I thought her “rescue” was a little too easy. So her parents walk into the village and walk out without any resistance? Okay.
Overall, a good read. I didn’t like the narrator in the audio book. She gave Joy such a high pitched, squeaky voice that totally shaped her in my mind. I wonder if Joy would have been less petulant had I read the book instead of listened to the audio.February 26, 2018 at 11:01 am #4842
I’m about 1/2 way through, and I am liking it pretty well so far. Hope to finish up this week…March 2, 2018 at 8:40 am #4846
OMG, just spent 20 minutes typing a post and then accidentally messed it up! 🙁 Going to try to re-create it…
Done! Glad I read the book, and it flowed pretty quick for me. I always wanted to see what was going to happen next. Mary, like you, I had almost the same exact feelings about the book. I won’t go into too much redundant detail. Like you, I enjoyed the cultural aspects and the historical-cultural side of the book. I like how LS flavors her book with her personal background. I agree though, that at times I felt like the book was too removed personally, and that made it tough to connect with the characters sometimes. I wanted to dig deeper and see more of some of the relationships, especially Pearl and May, and Pearl and Joy. I was disconnected from Pearl many times, because I just felt like her connections to others weren’t written deep enough.
I don’t think I’ll read the sequel. Too many books, and too little time!
Thanks for sharing your story Mary. I think it’s cool when a book can connect to the reader on a personal level.
Same here. There are several things in this book that made me think of my mom’s family a LOT. They were from a different ethnic group, Hispanics. But, they started out in San Francisco in the 30s and 40s, and then moved to Los Angeles in the 40s and 50s. That’s where my mom was born and grew up (which is why I was born there). My mom’s sister is disabled, and lived at home with the family, like Vern. Many of my Mom’s uncles and cousins would go and be movie extras all the time. They also would get cast in stereotypical roles like the Mexican “bandito” or the Mexican bad guys in old Westerns. I think it is kind of cool on the one hand, but then not so much on the other. My Mom went to Catholic school in what was a Hispanic area, but is now a Korean area. She was rebellious young, and was even in a gang! I remember as a young girl in the early 80s, when I’d be at my grandparents house, they always had something to say about some ethnic group or another. Even other Hispanic ethnic groups. Especially my grandmother. She was a trip! It must have been both such an exciting time, but such an unusual time back then for all these different ethnic groups to have “their” parts of the city, and all sorts of different levels of assimilation, relationships with others, etc.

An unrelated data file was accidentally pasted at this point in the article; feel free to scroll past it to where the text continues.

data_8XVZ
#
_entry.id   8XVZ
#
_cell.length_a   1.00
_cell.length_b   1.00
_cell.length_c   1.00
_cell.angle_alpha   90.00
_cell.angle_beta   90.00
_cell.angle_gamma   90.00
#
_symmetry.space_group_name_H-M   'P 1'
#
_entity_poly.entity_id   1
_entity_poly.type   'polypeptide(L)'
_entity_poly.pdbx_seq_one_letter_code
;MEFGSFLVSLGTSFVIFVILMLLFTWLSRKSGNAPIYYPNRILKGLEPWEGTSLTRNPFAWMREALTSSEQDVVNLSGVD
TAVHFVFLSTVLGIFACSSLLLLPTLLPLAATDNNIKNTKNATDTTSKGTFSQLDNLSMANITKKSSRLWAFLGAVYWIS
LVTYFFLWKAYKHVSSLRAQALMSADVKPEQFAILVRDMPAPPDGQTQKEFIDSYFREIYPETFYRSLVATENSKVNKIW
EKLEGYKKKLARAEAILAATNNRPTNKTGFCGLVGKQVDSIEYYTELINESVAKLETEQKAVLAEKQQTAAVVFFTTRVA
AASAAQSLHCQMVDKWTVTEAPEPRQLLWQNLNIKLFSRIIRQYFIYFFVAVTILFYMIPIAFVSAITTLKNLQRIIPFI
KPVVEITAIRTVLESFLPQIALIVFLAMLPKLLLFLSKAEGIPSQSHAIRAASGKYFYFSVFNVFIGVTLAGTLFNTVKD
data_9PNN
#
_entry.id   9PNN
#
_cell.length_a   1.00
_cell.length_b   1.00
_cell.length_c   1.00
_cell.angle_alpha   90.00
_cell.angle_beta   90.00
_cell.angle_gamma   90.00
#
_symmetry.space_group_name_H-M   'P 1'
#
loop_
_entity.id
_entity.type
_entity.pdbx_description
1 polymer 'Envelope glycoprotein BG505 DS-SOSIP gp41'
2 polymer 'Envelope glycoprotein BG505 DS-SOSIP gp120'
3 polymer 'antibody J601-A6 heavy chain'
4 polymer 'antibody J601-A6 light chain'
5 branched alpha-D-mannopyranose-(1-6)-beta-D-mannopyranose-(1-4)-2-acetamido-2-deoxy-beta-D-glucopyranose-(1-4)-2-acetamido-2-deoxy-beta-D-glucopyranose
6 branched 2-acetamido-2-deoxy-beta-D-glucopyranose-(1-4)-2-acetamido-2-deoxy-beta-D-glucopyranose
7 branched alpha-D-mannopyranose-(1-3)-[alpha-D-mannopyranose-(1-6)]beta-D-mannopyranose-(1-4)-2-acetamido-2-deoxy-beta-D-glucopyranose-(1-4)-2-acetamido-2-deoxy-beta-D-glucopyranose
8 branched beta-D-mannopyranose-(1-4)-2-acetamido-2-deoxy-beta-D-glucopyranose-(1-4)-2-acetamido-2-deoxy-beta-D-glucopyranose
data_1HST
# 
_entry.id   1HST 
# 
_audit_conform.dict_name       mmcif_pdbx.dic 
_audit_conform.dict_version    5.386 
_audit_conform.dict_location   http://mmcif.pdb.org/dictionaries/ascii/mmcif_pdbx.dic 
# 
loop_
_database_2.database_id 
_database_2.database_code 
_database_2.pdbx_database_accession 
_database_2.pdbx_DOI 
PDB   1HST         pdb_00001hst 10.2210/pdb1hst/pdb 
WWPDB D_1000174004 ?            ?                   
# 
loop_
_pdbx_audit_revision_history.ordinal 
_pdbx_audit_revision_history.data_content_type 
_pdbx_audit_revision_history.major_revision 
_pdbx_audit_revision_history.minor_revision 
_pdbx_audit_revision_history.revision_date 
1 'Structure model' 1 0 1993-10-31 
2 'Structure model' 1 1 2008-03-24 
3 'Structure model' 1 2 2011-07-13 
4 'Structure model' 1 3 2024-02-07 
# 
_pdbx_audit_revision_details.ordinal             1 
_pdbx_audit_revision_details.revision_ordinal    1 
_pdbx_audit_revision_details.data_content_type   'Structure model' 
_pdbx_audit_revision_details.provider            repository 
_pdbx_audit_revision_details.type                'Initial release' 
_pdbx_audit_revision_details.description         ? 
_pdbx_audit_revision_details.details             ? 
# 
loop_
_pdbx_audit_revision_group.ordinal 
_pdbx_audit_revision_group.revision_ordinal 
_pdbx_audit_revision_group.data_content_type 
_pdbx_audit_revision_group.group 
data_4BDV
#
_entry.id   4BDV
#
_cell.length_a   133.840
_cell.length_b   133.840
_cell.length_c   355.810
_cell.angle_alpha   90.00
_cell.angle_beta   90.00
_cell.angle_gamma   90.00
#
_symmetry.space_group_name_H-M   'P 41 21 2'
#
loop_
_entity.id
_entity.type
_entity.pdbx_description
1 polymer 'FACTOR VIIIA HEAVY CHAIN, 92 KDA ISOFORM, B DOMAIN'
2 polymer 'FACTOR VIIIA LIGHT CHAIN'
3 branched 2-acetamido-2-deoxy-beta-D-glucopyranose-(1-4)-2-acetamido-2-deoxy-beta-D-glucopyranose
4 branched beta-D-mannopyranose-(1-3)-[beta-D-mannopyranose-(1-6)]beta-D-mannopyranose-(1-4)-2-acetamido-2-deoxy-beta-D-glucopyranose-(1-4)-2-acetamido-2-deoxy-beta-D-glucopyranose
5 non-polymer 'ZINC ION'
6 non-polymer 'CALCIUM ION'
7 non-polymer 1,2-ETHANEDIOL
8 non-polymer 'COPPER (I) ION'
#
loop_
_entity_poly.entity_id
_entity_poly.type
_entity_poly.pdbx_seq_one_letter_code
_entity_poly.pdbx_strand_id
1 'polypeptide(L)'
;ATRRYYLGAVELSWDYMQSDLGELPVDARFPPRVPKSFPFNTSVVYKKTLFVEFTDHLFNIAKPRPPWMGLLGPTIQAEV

I will have to ask my Mom about Chinatown and China City and all that, and what she remembers of it from back then. I’ll bet she has some good stories.
And shout out to Lisa See for the Clark Gable mention. Woo hoo! There was a scene where she describes May and Joy being extras in a Clark movie. He did do several movies with Asian themes, so it totally fits.
I have seen The Good Earth before, but it’s been a while. I will have to watch it again, paying more attention to the sets that were eventually used in China City. Hollywood was/is so crazy. Can you imagine those old sets being used to simulate China for tourists. Ugh! Only in L.A. and Hollywood! It is sometimes hard for me to watch some of those old movies from a modern perspective. Because they would cast non-Asian actors in the leads, Luise Rainer played the lead, and then alter their faces, hair, etc. to make them look Asian. So weird to watch now. The Good Earth from 1937 is also notable since Luise R. is the only actress to win back-to-back Oscars, one from 1936, the other from The Good Earth.April 15, 2018 at 5:26 pm #4915Anonymous
Honestly, I finished this one awhile ago (maybe a month or so?) and kept forgetting to stop by here with a review. I felt pretty much the same as both of you. I enjoyed the cultural/historical stuff – especially before the war in Shanghai and even when they first got to California (we so often only hear about the Ellis Island side of immigration). The big problem was that I never connected with either of the girls or their family (other than thinking Joy was going to end up being a spoiled brat at some point). So when the story went from being all encompassing – life, culture, history, and characters – to being mostly character focused (on Pearl) , I found myself loosing interest. I don’t think the author dug deep enough into what made the characters who they were. If we hadn’t been told and told again and again their relationships to each other, I’m not sure I could have figured it out on my own. So overall, it wasn’t that I didn’t like the book, it’s that I was disappointed because I thought it could have been more than it was.
- You must be logged in to reply to this topic.